Thursday, September 18, 2008

Shifting Ground

Fiona Woods

Pink Sheds
February 2005, Finavara, Co. Clare For three consecutive evenings after dusk a small farm shed blazed with pink light for a number of hours. Artist Fiona Woods set out to highlight the fact that people work in this beautiful but contested landscape and to draw attention to an existing rural aesthetic of which these sheds, taken as sculptural forms are a part. ‘It’s about making the familiar and ordinary beautiful and extraordinary, just for a moment’.

Maria Kerin

Sweet Bellharbour

Maria took 49 white cotton sheets and embroidered the name of one individual on each, in silver thread; these were hung in a triangular field in Bellharbour for a period of two weeks in the summer of 2005; the sound-work was played over a tannoy system from sunrise to sunset each day.

These artworks are part of a series of initiatives in Clare, examining Contemporary Art in a Rural Context.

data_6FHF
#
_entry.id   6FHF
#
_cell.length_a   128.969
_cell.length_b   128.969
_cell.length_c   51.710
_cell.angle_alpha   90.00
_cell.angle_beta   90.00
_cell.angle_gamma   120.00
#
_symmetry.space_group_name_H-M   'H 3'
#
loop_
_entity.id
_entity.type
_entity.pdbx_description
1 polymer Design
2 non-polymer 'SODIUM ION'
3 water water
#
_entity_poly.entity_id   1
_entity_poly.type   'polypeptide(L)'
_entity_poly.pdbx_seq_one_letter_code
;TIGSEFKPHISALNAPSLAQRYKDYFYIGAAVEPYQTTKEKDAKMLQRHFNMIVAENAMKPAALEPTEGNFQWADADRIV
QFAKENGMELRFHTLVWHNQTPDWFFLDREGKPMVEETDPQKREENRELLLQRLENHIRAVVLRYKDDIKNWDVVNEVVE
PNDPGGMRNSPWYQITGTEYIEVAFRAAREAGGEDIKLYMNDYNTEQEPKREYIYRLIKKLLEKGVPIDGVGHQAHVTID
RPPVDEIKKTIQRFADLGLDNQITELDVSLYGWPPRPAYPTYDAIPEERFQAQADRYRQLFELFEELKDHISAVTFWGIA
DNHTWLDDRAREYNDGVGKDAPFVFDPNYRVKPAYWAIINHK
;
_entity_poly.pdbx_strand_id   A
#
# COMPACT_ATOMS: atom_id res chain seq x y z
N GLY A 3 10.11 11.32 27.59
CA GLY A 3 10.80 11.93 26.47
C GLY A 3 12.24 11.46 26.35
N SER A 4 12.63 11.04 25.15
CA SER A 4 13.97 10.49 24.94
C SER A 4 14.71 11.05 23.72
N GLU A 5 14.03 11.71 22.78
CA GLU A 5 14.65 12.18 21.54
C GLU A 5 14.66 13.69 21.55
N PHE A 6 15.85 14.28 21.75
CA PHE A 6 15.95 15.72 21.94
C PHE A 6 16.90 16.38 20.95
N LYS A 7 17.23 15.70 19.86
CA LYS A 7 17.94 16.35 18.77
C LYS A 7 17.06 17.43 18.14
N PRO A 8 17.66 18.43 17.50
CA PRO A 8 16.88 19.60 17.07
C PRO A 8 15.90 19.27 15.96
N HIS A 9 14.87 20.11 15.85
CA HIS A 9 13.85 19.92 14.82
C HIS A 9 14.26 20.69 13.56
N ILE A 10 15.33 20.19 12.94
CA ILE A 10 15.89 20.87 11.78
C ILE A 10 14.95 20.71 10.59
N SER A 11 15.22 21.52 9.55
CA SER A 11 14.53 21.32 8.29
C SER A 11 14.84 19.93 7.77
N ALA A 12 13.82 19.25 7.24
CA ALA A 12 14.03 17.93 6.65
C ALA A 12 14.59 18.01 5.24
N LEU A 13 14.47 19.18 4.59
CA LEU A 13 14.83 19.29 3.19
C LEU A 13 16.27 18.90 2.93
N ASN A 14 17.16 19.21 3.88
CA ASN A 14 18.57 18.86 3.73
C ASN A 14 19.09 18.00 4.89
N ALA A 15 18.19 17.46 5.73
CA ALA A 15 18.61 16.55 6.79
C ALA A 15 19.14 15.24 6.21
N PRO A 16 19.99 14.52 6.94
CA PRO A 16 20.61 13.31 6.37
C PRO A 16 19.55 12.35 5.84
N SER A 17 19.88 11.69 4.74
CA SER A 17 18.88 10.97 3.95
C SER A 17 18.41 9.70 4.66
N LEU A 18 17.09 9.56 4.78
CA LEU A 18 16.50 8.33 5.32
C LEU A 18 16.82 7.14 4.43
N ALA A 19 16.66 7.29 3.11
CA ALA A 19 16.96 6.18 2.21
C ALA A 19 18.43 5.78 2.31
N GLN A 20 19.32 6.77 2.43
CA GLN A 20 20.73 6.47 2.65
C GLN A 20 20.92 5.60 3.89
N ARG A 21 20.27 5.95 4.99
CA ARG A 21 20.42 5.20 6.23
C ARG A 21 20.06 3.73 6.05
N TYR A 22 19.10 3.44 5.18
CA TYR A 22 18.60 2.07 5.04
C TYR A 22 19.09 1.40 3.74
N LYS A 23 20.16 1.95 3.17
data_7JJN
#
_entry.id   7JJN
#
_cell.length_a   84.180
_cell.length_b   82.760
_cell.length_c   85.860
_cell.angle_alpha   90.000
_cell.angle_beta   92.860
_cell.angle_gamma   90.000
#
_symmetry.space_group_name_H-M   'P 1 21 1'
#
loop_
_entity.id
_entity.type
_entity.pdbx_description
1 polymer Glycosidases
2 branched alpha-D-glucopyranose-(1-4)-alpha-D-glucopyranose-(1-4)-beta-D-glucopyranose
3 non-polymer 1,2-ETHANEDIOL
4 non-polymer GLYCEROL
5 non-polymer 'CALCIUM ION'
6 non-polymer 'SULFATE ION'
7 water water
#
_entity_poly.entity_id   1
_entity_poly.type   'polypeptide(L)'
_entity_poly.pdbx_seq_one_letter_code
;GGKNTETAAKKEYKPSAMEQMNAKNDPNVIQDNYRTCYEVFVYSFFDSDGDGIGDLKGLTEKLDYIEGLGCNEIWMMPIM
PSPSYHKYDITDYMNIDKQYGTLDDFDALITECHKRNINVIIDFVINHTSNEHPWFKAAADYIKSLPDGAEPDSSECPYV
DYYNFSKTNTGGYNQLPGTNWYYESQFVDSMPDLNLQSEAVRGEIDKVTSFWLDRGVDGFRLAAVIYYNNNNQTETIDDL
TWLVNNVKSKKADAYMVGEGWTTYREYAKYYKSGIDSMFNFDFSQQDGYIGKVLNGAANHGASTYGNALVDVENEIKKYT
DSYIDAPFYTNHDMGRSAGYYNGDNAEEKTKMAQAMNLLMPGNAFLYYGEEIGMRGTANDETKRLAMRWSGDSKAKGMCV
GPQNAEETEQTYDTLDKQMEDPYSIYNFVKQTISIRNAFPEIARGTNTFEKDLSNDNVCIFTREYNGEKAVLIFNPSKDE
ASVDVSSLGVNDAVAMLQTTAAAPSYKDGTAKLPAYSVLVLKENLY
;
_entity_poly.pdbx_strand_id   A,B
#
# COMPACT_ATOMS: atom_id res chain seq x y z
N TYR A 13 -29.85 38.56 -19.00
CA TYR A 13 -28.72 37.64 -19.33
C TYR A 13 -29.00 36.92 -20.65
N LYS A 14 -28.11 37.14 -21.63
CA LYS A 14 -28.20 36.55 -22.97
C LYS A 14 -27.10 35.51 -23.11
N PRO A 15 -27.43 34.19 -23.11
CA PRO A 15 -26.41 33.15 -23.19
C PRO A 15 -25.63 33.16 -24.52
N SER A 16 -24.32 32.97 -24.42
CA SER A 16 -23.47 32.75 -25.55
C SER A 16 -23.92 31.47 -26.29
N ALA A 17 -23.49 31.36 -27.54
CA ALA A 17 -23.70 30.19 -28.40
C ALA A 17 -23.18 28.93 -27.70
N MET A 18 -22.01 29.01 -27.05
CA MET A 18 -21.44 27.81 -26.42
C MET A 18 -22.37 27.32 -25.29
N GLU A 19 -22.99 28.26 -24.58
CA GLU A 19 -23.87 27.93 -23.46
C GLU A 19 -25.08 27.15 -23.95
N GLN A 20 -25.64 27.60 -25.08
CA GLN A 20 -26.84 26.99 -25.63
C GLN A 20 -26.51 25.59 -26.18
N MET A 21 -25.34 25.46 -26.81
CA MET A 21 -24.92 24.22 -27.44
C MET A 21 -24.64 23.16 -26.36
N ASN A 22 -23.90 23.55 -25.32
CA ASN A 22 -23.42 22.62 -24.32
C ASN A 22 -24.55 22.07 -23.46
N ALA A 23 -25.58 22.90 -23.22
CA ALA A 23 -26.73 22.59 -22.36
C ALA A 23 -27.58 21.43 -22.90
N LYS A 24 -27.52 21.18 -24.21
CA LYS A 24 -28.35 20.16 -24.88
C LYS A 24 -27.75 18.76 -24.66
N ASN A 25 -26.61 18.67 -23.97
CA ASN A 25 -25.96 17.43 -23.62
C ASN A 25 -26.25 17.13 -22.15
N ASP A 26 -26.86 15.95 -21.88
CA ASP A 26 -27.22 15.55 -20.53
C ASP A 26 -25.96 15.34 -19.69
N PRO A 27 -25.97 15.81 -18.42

Clare is predominantly a rural county. The Arts Office of Clare County Council initiated Ground Up to foster a new type of engagement between Public Art and rural contexts as a response to the phenomenon whereby a large number of artists live in a rural setting, yet the arts, for the most part, take place in urban locations.

In 2006 a conference was held, Shifting Ground New Perspectives on Art and Rural Culture

The conference called for a new cultural discourse, to place the rural at the center of a debate about arts practice, social engagement and sustainability.

Rural contexts and audiences have not been considered significant in the development of the contemporary cultural discourse. Increasingly it is becoming clear that the rural is a contested zone, where some of the most pressing issues of our time are being played out – issues of environmental sustainability, issues of global economics versus local economies, issues of food production and genetic modification, issues of community breakdown, issues of cultural commodification – and so on.

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